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Monday, February 11, 2008

The good Montclair

As I leafed through some of the many Super Bowl aftermath stories, I came across this tale from a nice little town in northern New Jersey, overlooking the Big Apple from a safe distance. And it reminded me that I never filled in the final installment of our mini-series on my recent junket to that part of the world.

For you see, the town in question is Montclair, and that's a place that my sister and I are wont to visit when I'm crashing at her place. We spent a few hours up that way on each of two different days this time around.

Now, you have to understand, in the eyes of some who live around that way, there are two Montclairs: the good Montclair and the bad Montclair. The good section is further west than the bad; the bad is down along the railroad tracks. In the good section are stately homes and a sweet old-fashioned couple of main streets that are being lovingly kept up; in the bad is a fair helping of poverty and trouble. There's something of a racial divide as well. The process of gentrification is under way, however, and the bad section is getting ever smaller as the good section moves its way east.

On the vintage shopping strip up in the good part of town, with a collection of pretty churches tucked in behind them, there are several great spots for a meal, and we caught the daytime version of two of them. One is called Raymond's, and we piled in there for a Sunday brunch. The place was packed, but the help was fantastic, and the food was worth waiting for. It was Jersey diner food at its best, only spruced up with a few yuppie innovations that sent the menu over the top. It all looked so good that I ordered an omelet -- I rarely eat eggs any more -- and noticed that they prominently offered an all-egg-white version. That was something I had never tried before, and wow, it was great. There were also corn pancakes that I passed on, but next time, I'm going for it.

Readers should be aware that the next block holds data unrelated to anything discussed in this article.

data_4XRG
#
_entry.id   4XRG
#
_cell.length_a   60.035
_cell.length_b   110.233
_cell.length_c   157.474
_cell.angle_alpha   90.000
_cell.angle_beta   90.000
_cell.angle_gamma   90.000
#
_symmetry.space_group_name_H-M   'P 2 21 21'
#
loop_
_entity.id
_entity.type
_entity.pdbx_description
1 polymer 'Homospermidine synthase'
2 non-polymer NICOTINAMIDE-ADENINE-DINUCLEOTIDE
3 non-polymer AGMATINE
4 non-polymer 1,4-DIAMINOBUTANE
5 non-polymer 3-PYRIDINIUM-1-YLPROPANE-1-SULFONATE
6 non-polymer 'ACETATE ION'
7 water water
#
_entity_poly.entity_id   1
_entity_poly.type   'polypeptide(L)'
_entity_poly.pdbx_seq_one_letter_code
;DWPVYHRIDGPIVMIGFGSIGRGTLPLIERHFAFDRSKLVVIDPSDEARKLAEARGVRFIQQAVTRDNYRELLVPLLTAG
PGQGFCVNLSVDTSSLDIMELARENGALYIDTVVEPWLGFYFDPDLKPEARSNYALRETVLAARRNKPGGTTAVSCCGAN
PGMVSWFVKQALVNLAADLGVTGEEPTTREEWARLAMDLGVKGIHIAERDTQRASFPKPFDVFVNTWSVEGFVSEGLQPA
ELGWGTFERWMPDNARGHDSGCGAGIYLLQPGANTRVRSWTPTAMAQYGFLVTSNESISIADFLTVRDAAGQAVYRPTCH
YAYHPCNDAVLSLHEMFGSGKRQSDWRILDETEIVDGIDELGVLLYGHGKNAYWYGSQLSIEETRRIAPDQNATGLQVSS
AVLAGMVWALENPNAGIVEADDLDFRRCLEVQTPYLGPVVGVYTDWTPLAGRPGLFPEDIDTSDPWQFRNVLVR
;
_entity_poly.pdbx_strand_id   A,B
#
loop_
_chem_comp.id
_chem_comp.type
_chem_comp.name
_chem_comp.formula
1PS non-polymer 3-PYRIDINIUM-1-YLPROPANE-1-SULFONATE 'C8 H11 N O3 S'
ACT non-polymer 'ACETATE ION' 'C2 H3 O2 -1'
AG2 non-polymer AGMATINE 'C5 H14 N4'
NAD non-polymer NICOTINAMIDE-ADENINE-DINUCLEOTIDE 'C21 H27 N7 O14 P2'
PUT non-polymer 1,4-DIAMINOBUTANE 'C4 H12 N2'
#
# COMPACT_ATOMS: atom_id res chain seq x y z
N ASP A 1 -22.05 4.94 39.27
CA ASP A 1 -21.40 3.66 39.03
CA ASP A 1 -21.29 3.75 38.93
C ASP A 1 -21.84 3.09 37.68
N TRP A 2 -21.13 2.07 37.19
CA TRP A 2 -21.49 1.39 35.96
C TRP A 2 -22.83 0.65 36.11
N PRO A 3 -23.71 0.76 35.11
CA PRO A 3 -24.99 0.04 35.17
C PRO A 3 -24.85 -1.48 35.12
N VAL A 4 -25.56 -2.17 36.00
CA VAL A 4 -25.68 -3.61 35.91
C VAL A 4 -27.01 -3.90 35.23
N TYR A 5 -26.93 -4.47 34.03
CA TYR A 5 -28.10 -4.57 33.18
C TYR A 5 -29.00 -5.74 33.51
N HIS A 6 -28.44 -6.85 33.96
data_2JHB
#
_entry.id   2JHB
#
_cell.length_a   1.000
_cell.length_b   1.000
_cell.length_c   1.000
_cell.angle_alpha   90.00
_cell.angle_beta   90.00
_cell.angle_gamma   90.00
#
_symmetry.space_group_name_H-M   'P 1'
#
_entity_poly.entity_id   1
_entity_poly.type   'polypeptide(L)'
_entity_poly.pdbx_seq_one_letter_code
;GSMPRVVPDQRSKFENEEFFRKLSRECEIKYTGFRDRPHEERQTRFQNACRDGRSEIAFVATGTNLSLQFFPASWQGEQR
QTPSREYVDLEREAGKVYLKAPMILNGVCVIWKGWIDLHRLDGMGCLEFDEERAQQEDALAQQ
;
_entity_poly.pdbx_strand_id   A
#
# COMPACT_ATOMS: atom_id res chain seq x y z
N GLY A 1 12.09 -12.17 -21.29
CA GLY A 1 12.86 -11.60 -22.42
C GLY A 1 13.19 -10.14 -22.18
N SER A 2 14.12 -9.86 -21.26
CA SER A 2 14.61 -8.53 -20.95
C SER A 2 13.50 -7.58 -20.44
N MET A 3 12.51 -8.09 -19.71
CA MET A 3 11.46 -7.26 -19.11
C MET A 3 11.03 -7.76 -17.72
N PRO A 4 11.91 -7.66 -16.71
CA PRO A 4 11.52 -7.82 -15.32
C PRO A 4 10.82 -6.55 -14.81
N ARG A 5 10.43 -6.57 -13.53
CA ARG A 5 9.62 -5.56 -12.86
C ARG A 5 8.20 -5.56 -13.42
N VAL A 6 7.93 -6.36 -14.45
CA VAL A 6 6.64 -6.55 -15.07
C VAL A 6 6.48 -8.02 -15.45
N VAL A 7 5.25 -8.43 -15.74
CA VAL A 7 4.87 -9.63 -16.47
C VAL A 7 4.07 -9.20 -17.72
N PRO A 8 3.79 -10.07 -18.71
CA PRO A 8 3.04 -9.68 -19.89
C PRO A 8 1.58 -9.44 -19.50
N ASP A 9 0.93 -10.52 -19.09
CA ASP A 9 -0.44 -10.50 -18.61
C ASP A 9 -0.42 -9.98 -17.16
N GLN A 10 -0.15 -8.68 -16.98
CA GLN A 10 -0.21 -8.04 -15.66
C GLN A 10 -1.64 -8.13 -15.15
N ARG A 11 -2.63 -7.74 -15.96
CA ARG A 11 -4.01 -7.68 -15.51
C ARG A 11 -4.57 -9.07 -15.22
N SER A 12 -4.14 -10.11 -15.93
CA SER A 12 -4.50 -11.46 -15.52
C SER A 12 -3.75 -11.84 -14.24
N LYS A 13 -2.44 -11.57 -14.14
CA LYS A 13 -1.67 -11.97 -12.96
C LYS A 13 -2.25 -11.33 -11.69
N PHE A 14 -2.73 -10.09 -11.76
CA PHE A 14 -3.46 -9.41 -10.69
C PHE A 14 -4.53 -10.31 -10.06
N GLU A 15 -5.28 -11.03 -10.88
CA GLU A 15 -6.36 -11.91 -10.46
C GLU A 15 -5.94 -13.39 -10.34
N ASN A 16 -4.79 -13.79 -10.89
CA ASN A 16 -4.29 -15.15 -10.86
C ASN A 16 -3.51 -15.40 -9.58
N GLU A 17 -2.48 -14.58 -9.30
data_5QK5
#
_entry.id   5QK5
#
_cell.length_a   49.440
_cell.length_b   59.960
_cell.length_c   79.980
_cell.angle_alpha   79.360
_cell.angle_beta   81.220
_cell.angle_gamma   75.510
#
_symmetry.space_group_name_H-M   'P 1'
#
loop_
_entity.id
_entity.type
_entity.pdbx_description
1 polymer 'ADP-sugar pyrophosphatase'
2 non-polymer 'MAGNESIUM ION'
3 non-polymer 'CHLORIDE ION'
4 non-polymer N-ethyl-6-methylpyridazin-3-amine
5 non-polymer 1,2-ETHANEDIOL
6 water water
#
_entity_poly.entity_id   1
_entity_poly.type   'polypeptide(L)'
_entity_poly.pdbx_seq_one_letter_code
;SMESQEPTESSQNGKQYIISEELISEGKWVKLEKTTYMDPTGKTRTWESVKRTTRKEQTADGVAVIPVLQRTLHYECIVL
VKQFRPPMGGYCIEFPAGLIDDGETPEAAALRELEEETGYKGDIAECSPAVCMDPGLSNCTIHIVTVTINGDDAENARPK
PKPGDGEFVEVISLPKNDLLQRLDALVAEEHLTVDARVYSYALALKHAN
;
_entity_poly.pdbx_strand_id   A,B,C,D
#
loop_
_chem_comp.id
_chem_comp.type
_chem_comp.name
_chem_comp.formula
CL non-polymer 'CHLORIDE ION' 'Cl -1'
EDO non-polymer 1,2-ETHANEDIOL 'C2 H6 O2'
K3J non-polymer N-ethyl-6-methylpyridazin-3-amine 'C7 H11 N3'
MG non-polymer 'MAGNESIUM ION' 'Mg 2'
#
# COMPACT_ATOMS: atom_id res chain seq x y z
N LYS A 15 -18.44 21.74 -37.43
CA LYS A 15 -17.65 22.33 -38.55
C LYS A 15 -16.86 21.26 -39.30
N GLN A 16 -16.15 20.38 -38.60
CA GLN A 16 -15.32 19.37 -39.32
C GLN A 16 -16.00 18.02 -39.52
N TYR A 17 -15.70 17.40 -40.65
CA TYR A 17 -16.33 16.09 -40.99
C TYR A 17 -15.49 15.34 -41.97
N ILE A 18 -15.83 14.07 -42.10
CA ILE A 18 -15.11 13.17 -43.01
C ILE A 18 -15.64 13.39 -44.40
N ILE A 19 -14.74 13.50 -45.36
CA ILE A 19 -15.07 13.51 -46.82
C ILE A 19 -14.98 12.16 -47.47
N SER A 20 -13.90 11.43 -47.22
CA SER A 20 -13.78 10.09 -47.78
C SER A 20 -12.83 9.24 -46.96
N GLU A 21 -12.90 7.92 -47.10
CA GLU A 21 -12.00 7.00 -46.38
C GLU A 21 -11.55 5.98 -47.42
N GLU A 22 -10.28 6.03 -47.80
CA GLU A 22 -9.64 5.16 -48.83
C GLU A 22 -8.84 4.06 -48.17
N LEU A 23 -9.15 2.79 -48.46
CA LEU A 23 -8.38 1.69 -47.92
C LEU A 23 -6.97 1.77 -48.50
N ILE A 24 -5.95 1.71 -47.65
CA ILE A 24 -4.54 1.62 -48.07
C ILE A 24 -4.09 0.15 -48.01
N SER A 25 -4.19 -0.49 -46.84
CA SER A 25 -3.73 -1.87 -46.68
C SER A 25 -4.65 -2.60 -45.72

Another day, we had a late lunch at a place called the Stockpot, just up the street. This was a different scene -- old-fashioned as all get-out, and not from the diner. The menu was a collection of homemade stuff like quiches, soups, salads, and sandwiches. We showed up just before closing time -- a little risky in most restaurants -- but we got the royal treatment. Nothing like real food made by real people.

The weather was unseasonably pleasant for early January -- moderate temperatures and fair skies. After lunch, we decided to take a walk around the little shopping district, which doesn't take too long, and then up the hill onto the bluff to see what kind of view it afforded. There we strolled through a neighborhood of stunning old houses -- mansions, really -- that afforded a view of the marshy flats that lead to the Hudson River, and Manhattan in the distance. In high school 40 years ago, I knew some rich guys from this part of the world, but I never got up and took a good look at their prime turf. Now I see. What a gorgeous place it is, and how lucky they were.